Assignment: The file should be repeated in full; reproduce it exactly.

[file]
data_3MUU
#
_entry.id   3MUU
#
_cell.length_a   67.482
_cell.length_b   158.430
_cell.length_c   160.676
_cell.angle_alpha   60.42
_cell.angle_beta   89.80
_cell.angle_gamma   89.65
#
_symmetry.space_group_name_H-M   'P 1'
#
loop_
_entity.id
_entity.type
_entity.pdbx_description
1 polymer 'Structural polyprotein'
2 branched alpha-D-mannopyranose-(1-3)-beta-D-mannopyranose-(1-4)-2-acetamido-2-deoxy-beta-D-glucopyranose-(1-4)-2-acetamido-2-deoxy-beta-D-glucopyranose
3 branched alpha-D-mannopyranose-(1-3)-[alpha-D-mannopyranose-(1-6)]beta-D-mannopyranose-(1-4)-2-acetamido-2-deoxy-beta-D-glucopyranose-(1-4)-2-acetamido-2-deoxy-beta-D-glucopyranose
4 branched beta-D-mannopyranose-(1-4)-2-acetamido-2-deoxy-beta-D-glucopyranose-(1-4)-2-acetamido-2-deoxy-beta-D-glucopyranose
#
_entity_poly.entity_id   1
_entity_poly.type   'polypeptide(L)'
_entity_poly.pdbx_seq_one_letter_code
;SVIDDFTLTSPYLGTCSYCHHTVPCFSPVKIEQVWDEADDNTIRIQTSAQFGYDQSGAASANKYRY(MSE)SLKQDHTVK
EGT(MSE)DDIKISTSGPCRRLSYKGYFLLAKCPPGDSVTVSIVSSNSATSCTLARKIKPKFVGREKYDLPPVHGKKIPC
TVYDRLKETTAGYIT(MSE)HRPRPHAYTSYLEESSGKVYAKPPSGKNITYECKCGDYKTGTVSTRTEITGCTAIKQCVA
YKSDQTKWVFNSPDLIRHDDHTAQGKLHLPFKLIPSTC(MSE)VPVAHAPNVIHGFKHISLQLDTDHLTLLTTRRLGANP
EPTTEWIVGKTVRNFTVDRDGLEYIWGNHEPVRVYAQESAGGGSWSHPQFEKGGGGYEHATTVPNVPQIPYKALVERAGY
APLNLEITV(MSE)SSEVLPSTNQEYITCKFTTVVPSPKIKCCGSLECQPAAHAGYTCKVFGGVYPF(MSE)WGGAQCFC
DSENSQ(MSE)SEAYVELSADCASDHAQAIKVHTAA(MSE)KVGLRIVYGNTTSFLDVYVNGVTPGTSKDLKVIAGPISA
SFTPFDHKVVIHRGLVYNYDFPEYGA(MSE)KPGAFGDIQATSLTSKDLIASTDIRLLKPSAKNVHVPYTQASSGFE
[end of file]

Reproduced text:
data_3MUU
#
_entry.id   3MUU
#
_cell.length_a   67.482
_cell.length_b   158.430
_cell.length_c   160.676
_cell.angle_alpha   60.42
_cell.angle_beta   89.80
_cell.angle_gamma   89.65
#
_symmetry.space_group_name_H-M   'P 1'
#
loop_
_entity.id
_entity.type
_entity.pdbx_description
1 polymer 'Structural polyprotein'
2 branched alpha-D-mannopyranose-(1-3)-beta-D-mannopyranose-(1-4)-2-acetamido-2-deoxy-beta-D-glucopyranose-(1-4)-2-acetamido-2-deoxy-beta-D-glucopyranose
3 branched alpha-D-mannopyranose-(1-3)-[alpha-D-mannopyranose-(1-6)]beta-D-mannopyranose-(1-4)-2-acetamido-2-deoxy-beta-D-glucopyranose-(1-4)-2-acetamido-2-deoxy-beta-D-glucopyranose
4 branched beta-D-mannopyranose-(1-4)-2-acetamido-2-deoxy-beta-D-glucopyranose-(1-4)-2-acetamido-2-deoxy-beta-D-glucopyranose
#
_entity_poly.entity_id   1
_entity_poly.type   'polypeptide(L)'
_entity_poly.pdbx_seq_one_letter_code
;SVIDDFTLTSPYLGTCSYCHHTVPCFSPVKIEQVWDEADDNTIRIQTSAQFGYDQSGAASANKYRY(MSE)SLKQDHTVK
EGT(MSE)DDIKISTSGPCRRLSYKGYFLLAKCPPGDSVTVSIVSSNSATSCTLARKIKPKFVGREKYDLPPVHGKKIPC
TVYDRLKETTAGYIT(MSE)HRPRPHAYTSYLEESSGKVYAKPPSGKNITYECKCGDYKTGTVSTRTEITGCTAIKQCVA
YKSDQTKWVFNSPDLIRHDDHTAQGKLHLPFKLIPSTC(MSE)VPVAHAPNVIHGFKHISLQLDTDHLTLLTTRRLGANP
EPTTEWIVGKTVRNFTVDRDGLEYIWGNHEPVRVYAQESAGGGSWSHPQFEKGGGGYEHATTVPNVPQIPYKALVERAGY
APLNLEITV(MSE)SSEVLPSTNQEYITCKFTTVVPSPKIKCCGSLECQPAAHAGYTCKVFGGVYPF(MSE)WGGAQCFC
DSENSQ(MSE)SEAYVELSADCASDHAQAIKVHTAA(MSE)KVGLRIVYGNTTSFLDVYVNGVTPGTSKDLKVIAGPISA
SFTPFDHKVVIHRGLVYNYDFPEYGA(MSE)KPGAFGDIQATSLTSKDLIASTDIRLLKPSAKNVHVPYTQASSGFE